"Are you watching closely?"
I have been a fan of magic ever since I was a young boy. It does not matter how simple the trick is - if you can do magic I am in love with you. Because of my boyhood obsession with the art of magic, one would think that Christopher Nolan's The Prestige should be a film that I would really enjoy. But sadly, my relationship with this picture is a bit more complicated than that. As one of the youngest films on the 1077 Films to See Before You Die, The Prestige defines the idea of a hit or miss popcorn movie. And though that may be viewed as a cop-out, I will still try my best to explain.
Christopher Nolan is one of the newest superstar directors of the blockbuster popcorn movie. His credits include the horrifically bad Batman Begins (2005), its sequel The Dark Knight (2008) and last summer's fanboy wet dream, Inception (2010). Nolan makes movies that are very entertaining, but he is not interested in making them well. The Prestige is the exception to that rule. What it has in craftsmanship, it lacks in withstanding entertainment value. This is where the review gets very particular.
I have to say that this is my second favorite film that Nolan has made, but I am not a fan of his in the first place. His films have developed a reputation for being incredible to see in the theatre, but awful films to watch after DVD release. Nolan usually makes movies for the biggest of screens, but The Prestige is again the exception. This is a film that is worth waiting for the Red Box release. I saw this twice in theatres when it was released in 2006. I loved it once. I hated it once. I have seen it multiple times since then and my sentiments are still split down the middle. I have no idea if The Prestige is a good movie because of how uninteresting it is after the initial viewing.
The film follows the story of two rival magicians in a time when being a magician was still a relevant celebrity profession. As the rivalry between the two, Robert Angier (Hugh Jackman) and Alfred Borden (Christian Bale), becomes more and more personal - you see that they are simply obsessed with their craft. They both risk their personal happiness, families and well being just to claim the top spot in the magic world. Once Borden performs his best trick, “The Transported Man”, Angier becomes crazed with curiosity over how the trick works. This begins the unfolding of a twisty plotline with very little filler space.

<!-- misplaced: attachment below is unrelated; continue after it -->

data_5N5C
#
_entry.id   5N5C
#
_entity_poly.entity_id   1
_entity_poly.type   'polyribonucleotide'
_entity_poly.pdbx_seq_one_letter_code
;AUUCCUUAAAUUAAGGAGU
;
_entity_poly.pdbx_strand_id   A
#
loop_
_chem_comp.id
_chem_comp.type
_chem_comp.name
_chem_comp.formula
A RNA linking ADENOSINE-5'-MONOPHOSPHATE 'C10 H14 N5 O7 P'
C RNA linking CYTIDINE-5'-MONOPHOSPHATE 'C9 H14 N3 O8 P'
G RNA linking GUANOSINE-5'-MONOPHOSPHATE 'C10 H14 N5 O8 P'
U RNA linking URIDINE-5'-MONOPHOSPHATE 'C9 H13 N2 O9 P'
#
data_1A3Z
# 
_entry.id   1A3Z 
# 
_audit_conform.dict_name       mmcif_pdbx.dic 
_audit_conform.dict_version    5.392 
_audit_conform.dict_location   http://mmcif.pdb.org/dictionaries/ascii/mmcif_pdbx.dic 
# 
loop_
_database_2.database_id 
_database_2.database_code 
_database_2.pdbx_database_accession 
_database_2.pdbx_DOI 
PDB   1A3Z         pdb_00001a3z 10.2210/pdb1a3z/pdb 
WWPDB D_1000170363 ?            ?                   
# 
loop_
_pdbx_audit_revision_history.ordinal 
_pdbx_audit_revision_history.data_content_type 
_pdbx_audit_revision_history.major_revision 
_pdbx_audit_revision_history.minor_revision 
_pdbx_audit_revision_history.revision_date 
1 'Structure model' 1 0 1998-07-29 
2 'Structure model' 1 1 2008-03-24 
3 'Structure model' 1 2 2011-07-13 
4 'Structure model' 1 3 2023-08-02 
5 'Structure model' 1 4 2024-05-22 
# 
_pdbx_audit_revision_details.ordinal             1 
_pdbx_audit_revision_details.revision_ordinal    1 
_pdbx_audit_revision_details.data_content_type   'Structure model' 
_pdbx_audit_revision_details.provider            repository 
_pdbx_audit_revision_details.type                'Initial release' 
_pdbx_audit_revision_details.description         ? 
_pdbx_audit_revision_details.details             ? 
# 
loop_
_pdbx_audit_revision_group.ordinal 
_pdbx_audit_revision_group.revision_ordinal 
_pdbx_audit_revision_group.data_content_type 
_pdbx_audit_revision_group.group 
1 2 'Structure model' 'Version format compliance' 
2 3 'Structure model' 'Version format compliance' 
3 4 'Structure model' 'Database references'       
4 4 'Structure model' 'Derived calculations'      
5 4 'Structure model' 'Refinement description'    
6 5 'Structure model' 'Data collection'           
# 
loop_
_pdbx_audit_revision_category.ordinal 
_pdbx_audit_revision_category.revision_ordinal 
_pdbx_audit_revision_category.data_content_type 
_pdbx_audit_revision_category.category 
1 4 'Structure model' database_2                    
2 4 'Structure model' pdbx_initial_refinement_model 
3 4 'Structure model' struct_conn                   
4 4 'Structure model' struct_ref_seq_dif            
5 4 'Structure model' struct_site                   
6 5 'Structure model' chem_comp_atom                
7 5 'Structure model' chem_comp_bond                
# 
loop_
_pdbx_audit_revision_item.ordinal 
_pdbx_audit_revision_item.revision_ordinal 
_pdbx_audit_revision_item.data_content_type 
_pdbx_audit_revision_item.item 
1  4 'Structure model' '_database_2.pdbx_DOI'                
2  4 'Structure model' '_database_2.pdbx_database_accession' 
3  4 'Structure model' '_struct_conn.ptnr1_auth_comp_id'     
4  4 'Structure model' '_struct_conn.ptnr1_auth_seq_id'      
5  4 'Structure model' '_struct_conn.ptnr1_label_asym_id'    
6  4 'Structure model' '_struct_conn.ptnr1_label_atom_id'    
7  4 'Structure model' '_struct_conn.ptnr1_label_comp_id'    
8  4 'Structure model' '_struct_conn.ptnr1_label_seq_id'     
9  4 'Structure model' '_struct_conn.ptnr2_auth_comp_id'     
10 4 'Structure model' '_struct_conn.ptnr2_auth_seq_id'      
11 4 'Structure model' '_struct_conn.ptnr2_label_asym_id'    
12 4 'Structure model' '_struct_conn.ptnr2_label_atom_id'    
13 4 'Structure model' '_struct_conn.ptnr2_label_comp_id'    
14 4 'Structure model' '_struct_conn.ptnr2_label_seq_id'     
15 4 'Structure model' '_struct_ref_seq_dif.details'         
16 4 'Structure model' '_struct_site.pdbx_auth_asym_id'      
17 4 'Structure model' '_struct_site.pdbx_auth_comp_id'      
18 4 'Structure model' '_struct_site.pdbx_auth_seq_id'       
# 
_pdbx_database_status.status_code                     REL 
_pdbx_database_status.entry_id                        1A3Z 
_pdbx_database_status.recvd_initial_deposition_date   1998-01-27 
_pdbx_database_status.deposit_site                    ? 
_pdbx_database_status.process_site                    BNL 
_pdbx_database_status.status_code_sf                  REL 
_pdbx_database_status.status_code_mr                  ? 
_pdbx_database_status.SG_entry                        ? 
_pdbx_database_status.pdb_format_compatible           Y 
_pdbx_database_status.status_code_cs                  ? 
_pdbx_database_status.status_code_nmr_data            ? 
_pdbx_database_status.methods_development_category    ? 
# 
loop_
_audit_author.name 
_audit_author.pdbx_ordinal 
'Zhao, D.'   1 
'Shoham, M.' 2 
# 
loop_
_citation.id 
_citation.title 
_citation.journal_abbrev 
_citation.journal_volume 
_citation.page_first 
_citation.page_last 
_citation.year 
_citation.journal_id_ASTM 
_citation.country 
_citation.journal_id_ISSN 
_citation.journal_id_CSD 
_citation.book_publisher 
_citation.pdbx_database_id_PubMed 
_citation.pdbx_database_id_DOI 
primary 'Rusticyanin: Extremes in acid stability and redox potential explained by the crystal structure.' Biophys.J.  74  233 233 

Christian Bale is not an actor that I am particularly fond of, but if I have to pick a performance of his I will always pick The Prestige. I cannot tell you what he does well in this film without giving away the shocking ending, but he tackles a task that is not easy for any actor. Hugh Jackman gives an absolutely incredible performance that drives the entire plot of the picture. You believe his obsession. And you follow his words with close attention.
An interesting aspect of Nolan’s screenplay is that it constantly switches which side you are on. The film starts with Borden irresponsibly tying a knot that constricts (and causes the drowning of) Angier’s wife in the middle of a crowded performance. This could be a classic example of magic gone wrong, but Borden was warned several times that his knot tying was not safe. Angier holds him responsible for his wife's death, and so does the audience.
But as the story progresses, Angier falls more deeply into the role of the enemy. This all comes to a climax when he sends his lover (Scarlett Johansson) away to spy on his rival, ending their relationship. The most memorable dive into the magician’s fragile psyche is when she tells Angier that none of this will bring his wife back. To which Angier exclaims – “I don’t care about my wife. I care about his (Borden’s) secrets!” Wow, he is lost in his need for revenge.
“Every great magic trick consists of three parts or acts. The first part is called "The Pledge". The magician shows you something ordinary: a deck of cards, a bird or a man. He shows you this object. Perhaps he asks you to inspect it to see if it is indeed real, unaltered and normal. But of course... it probably isn't. The second act is called "The Turn". The magician takes the ordinary something and makes it do something extraordinary. Now you're looking for the secret... but you won't find it, because of course you're not really looking. You don't really want to know. You want to be fooled.”
Nolan succeeds with the first two parts of his magic trick, but he fails at the finale. The Prestige lacks exactly what the title promises because the story is never really brought back to the viewer. Though his concept was interesting – it spiraled out of control somewhere midway through “The Turn.” This is my problem with The Prestige. Watch it once, after that, never again.
The Prestige: C+
My Next Film....Fight Club (Fincher. 1999)